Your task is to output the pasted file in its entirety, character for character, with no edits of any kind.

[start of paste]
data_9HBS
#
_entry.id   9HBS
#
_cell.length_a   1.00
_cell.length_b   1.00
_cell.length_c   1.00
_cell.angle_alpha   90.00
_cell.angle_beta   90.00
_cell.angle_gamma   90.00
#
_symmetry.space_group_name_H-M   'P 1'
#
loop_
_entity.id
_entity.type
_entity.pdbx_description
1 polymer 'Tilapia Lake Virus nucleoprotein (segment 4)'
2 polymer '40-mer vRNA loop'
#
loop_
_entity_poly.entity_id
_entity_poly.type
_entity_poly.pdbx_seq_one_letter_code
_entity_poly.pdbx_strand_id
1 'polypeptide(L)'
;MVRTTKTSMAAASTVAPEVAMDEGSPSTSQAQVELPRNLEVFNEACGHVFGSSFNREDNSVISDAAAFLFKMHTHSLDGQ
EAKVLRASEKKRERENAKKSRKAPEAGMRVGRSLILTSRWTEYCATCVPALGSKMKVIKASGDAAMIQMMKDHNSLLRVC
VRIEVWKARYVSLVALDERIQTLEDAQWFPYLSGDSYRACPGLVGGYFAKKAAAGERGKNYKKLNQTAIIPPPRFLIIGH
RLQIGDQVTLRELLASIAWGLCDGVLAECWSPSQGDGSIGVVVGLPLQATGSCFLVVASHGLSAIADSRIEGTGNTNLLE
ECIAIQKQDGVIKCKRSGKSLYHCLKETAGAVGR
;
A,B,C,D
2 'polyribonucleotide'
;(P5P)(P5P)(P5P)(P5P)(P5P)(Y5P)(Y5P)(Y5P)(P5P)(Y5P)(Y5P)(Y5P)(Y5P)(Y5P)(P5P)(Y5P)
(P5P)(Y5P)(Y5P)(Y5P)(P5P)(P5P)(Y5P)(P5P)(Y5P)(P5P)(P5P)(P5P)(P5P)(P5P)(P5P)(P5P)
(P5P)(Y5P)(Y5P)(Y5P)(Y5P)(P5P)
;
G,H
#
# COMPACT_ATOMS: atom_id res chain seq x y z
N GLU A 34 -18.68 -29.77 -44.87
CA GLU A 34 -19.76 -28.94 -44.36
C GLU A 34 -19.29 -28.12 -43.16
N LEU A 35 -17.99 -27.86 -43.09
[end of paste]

data_9HBS
#
_entry.id   9HBS
#
_cell.length_a   1.00
_cell.length_b   1.00
_cell.length_c   1.00
_cell.angle_alpha   90.00
_cell.angle_beta   90.00
_cell.angle_gamma   90.00
#
_symmetry.space_group_name_H-M   'P 1'
#
loop_
_entity.id
_entity.type
_entity.pdbx_description
1 polymer 'Tilapia Lake Virus nucleoprotein (segment 4)'
2 polymer '40-mer vRNA loop'
#
loop_
_entity_poly.entity_id
_entity_poly.type
_entity_poly.pdbx_seq_one_letter_code
_entity_poly.pdbx_strand_id
1 'polypeptide(L)'
;MVRTTKTSMAAASTVAPEVAMDEGSPSTSQAQVELPRNLEVFNEACGHVFGSSFNREDNSVISDAAAFLFKMHTHSLDGQ
EAKVLRASEKKRERENAKKSRKAPEAGMRVGRSLILTSRWTEYCATCVPALGSKMKVIKASGDAAMIQMMKDHNSLLRVC
VRIEVWKARYVSLVALDERIQTLEDAQWFPYLSGDSYRACPGLVGGYFAKKAAAGERGKNYKKLNQTAIIPPPRFLIIGH
RLQIGDQVTLRELLASIAWGLCDGVLAECWSPSQGDGSIGVVVGLPLQATGSCFLVVASHGLSAIADSRIEGTGNTNLLE
ECIAIQKQDGVIKCKRSGKSLYHCLKETAGAVGR
;
A,B,C,D
2 'polyribonucleotide'
;(P5P)(P5P)(P5P)(P5P)(P5P)(Y5P)(Y5P)(Y5P)(P5P)(Y5P)(Y5P)(Y5P)(Y5P)(Y5P)(P5P)(Y5P)
(P5P)(Y5P)(Y5P)(Y5P)(P5P)(P5P)(Y5P)(P5P)(Y5P)(P5P)(P5P)(P5P)(P5P)(P5P)(P5P)(P5P)
(P5P)(Y5P)(Y5P)(Y5P)(Y5P)(P5P)
;
G,H
#
# COMPACT_ATOMS: atom_id res chain seq x y z
N GLU A 34 -18.68 -29.77 -44.87
CA GLU A 34 -19.76 -28.94 -44.36
C GLU A 34 -19.29 -28.12 -43.16
N LEU A 35 -17.99 -27.86 -43.09